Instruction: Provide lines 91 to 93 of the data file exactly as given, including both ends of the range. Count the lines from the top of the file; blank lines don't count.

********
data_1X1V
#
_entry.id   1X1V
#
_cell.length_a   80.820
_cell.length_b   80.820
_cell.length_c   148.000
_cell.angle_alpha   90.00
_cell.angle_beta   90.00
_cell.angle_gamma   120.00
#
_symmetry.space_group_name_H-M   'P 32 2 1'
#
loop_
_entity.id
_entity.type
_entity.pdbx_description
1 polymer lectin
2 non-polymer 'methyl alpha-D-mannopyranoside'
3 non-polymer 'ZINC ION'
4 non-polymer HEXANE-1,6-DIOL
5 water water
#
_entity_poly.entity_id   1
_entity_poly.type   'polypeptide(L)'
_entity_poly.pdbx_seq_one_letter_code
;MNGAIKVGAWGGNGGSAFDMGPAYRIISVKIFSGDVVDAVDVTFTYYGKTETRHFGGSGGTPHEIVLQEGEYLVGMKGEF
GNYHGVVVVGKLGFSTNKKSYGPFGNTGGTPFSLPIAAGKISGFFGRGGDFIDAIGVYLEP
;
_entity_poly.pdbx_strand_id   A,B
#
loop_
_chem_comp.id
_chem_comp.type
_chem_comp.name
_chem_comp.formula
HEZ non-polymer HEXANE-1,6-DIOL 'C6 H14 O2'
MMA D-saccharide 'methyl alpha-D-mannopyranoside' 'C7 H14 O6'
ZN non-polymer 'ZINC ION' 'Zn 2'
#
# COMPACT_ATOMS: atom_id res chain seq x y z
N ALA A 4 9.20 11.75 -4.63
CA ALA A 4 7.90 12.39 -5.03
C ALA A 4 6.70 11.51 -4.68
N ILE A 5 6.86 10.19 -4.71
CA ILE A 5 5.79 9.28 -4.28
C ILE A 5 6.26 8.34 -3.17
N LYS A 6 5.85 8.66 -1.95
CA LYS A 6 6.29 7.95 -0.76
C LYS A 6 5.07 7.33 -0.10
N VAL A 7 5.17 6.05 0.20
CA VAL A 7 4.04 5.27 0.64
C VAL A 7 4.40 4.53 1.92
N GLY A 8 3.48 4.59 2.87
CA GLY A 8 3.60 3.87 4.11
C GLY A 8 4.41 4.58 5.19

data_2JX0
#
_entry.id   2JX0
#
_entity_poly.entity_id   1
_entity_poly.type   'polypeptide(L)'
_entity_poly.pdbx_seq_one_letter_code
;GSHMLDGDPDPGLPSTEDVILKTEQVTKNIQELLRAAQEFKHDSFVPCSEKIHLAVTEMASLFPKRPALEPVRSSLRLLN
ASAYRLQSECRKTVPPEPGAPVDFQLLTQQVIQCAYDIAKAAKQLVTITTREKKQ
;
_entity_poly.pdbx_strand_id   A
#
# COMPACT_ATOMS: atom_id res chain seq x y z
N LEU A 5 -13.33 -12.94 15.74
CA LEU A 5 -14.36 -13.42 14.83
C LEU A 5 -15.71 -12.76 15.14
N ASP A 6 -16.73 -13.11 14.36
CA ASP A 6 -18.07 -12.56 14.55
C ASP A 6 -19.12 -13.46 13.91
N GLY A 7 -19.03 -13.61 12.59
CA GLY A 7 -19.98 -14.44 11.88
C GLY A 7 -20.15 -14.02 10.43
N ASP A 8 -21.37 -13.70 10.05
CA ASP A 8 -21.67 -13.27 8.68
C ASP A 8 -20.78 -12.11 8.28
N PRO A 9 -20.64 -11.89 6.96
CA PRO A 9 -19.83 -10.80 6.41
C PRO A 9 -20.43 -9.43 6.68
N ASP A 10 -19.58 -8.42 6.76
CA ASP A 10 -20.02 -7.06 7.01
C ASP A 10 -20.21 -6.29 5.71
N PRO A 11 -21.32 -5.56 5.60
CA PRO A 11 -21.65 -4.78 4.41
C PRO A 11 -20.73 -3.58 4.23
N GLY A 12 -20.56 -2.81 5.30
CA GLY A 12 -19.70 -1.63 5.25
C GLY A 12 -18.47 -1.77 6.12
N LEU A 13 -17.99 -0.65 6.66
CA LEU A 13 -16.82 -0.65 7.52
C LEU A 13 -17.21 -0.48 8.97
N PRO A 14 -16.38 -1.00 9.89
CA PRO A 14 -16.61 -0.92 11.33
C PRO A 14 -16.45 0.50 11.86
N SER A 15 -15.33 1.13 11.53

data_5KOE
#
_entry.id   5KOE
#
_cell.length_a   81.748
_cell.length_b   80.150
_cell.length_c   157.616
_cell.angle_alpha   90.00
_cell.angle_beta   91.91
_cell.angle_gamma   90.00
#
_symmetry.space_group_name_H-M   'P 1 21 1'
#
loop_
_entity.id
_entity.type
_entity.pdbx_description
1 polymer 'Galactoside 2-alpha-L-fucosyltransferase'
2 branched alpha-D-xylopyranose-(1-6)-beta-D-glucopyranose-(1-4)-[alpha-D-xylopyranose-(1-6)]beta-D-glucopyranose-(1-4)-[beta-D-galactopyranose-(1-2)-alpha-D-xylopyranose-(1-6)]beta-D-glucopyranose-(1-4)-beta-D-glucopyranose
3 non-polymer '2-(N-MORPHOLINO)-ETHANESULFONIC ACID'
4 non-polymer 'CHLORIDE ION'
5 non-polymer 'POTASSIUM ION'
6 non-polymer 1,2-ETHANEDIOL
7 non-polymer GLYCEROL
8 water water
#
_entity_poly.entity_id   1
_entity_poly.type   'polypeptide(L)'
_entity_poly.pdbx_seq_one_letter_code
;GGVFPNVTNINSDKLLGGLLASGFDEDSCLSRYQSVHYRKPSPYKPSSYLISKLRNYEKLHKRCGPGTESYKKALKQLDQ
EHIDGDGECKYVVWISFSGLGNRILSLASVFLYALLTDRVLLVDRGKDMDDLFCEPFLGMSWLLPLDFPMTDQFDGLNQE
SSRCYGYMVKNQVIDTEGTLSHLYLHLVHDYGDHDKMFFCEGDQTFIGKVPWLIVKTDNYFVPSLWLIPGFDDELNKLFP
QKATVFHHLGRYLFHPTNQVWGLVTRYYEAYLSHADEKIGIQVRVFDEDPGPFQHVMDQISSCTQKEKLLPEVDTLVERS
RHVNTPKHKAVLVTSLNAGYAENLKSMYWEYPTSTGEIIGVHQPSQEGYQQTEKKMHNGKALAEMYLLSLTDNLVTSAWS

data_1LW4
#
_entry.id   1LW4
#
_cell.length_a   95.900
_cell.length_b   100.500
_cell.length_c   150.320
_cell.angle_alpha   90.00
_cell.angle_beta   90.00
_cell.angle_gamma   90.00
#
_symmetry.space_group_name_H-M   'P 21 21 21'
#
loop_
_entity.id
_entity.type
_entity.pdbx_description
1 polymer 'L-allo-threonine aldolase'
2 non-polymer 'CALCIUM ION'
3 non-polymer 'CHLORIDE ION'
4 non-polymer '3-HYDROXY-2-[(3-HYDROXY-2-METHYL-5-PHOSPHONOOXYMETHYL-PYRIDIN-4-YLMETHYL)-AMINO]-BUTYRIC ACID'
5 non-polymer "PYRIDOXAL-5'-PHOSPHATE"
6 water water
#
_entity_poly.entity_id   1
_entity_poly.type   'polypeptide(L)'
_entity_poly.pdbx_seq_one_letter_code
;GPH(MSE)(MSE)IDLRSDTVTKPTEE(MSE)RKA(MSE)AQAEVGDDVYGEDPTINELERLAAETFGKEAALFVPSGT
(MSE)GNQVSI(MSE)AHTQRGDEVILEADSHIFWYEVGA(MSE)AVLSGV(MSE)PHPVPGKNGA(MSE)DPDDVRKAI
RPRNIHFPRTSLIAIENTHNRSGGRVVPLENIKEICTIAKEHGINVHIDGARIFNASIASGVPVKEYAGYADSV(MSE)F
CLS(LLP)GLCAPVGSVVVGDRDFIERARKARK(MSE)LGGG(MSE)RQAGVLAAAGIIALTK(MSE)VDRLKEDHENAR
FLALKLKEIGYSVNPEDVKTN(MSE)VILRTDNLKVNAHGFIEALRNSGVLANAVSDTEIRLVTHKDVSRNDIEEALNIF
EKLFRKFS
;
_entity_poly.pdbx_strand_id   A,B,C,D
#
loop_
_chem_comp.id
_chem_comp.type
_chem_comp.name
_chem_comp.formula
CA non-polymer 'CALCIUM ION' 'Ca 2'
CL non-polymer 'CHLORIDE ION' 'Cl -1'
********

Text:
N GLY A 12 -20.56 -2.81 5.30
CA GLY A 12 -19.70 -1.63 5.25
C GLY A 12 -18.47 -1.77 6.12